If you follow any of the content I post around the internet, you might have seen me asking questions about trying to get data out of azure_rm_*_facts into something that’s usable. I can’t go into why I needed that data yet (it’s a little project I’m working on), but the upshot is that trying to manipulate data using “set_fact” with jinja is *doable* but *messy*. In the end, I decided to hand it all off to a new ansible module I’m writing. So, here are the things I learned about this.

  1. There’s lots more documentation about writing a module (a plugin that let’s you do stuff) than there is about writing filters (things that change text inline) or lookups (things that let you search other data stores). In the end, while I could have spent the time to figure out how better to write a filter or a lookup, it actually makes more sense in my context to hand a module all my data, and say “Parse this” and register the result than it would have done to have the playbook constantly check whether things were in other things. I still might have to do that, but… you know, for now, I’ve got the bits I want! :)
  2. I did start looking at writing a filter, and discovered that the “debugging advice” on the ansible site is all geared up to enable more modules than enabling filters… but I did discover that modules execute on their target (e.g. WebHost01) while filters and lookups execute on the local machine. Why does this matter? Well…..
  3. While I was looking for documentation about debugging Ansible code, I stumbled over this page on debugging modules that makes it all look easy. Except, it’s only for debugging *MODULES* (very frustrating. Well, what does it actually mean? The modules get zipped up and sent to the host that will be executing the code, which means that with an extra flag to your playbook (ANSIBLE_KEEP_REMOTE_FILES – even if it’s going to be run on “localhost”), you get the combined output of the script placed into a path on your machine, which means you can debug that specific play. That doesn’t work for filters…
  4. SOO, I jumped into #ansible on Freenode and asked for help. They in turn couldn’t help me (it’s more about writing playbooks than writing filters, modules, etc), so they directed me to #ansible-devel, where I was advised to use a python library called “q” (Edit, same day: my friend @mohclips pointed me to this youtube video from 2003 of the guy who wrote q explaining about it. Thanks Nick! I learned something *else* about this library).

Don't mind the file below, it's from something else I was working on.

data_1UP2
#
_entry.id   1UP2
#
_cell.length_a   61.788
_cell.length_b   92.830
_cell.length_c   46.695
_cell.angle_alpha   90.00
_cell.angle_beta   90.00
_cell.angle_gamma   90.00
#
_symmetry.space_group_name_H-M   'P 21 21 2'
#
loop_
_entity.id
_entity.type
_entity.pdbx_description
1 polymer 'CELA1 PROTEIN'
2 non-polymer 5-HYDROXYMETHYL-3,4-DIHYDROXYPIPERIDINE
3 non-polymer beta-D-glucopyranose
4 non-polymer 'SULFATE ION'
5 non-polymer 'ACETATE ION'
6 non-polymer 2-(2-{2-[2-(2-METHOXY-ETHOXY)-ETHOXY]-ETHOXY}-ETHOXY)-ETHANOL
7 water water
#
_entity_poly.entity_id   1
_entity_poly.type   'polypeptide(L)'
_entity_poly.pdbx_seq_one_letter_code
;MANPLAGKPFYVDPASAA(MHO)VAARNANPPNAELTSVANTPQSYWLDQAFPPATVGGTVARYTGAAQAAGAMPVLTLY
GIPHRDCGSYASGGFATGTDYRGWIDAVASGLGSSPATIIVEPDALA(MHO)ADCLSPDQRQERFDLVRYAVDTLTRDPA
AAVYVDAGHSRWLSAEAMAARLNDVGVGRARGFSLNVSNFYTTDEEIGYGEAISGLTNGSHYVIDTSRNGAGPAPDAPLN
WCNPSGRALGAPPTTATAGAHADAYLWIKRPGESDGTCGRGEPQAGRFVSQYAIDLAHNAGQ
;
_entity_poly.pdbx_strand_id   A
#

5. Oh man, this is the motherlode. So, q makes life *VERY* easy. Assuming this is valid code: All you’d need to do would be to add two lines, as you’ll see here: This then dumps the output from each of the q(something) lines into /tmp/q for you to read at your leisure! (To be fair, I’d probably remove it after you’ve finished, so you don’t fill a disk :) )
  6. And that’s when I discovered that it’s actually easier to use q() for all my python debugging purposes than it is to follow the advice above about debugging modules. Yehr, it’s basically a load of print statements, so you don’t get to see stack traces, or read all the variables, and you don’t get to step through code to see why decisions were taken… but for the rubbish code I produce, it’s easily enough for me!

Header image is “Zenith Z-19 Terminal” by “ajmexico” on Flickr and is released under a CC-BY license. Used with thanks!

Troubleshooting FortiGate API issues with the CLI?

One of my colleagues has asked me for some help with an Ansible script he’s writing to push some policy to a cloud hosted FortiGate appliance. Unfortunately, he kept getting some very weird error messages, like this one:

fatal: [localhost]: FAILED! => {"changed": false, "meta": {"build": 200, "error": -651, "http_method": "PUT", "http_status": 500, "mkey": "vip8080", "name": "vip", "path": "firewall", "revision": "36.0.0.10745196634707694665.1544442857", "serial": "CENSORED", "status": "error", "vdom": "root", "version": "v6.0.3"}, "msg": "Error in repo"}

This is using Fortinet’s own Ansible Modules, which, in turn use the fortiosapi python module.

This same colleague came across a post on the Fortinet Developer Network site (access to the site requires vendor approval), which said “this might be an internal bug, but to debug it, use the following”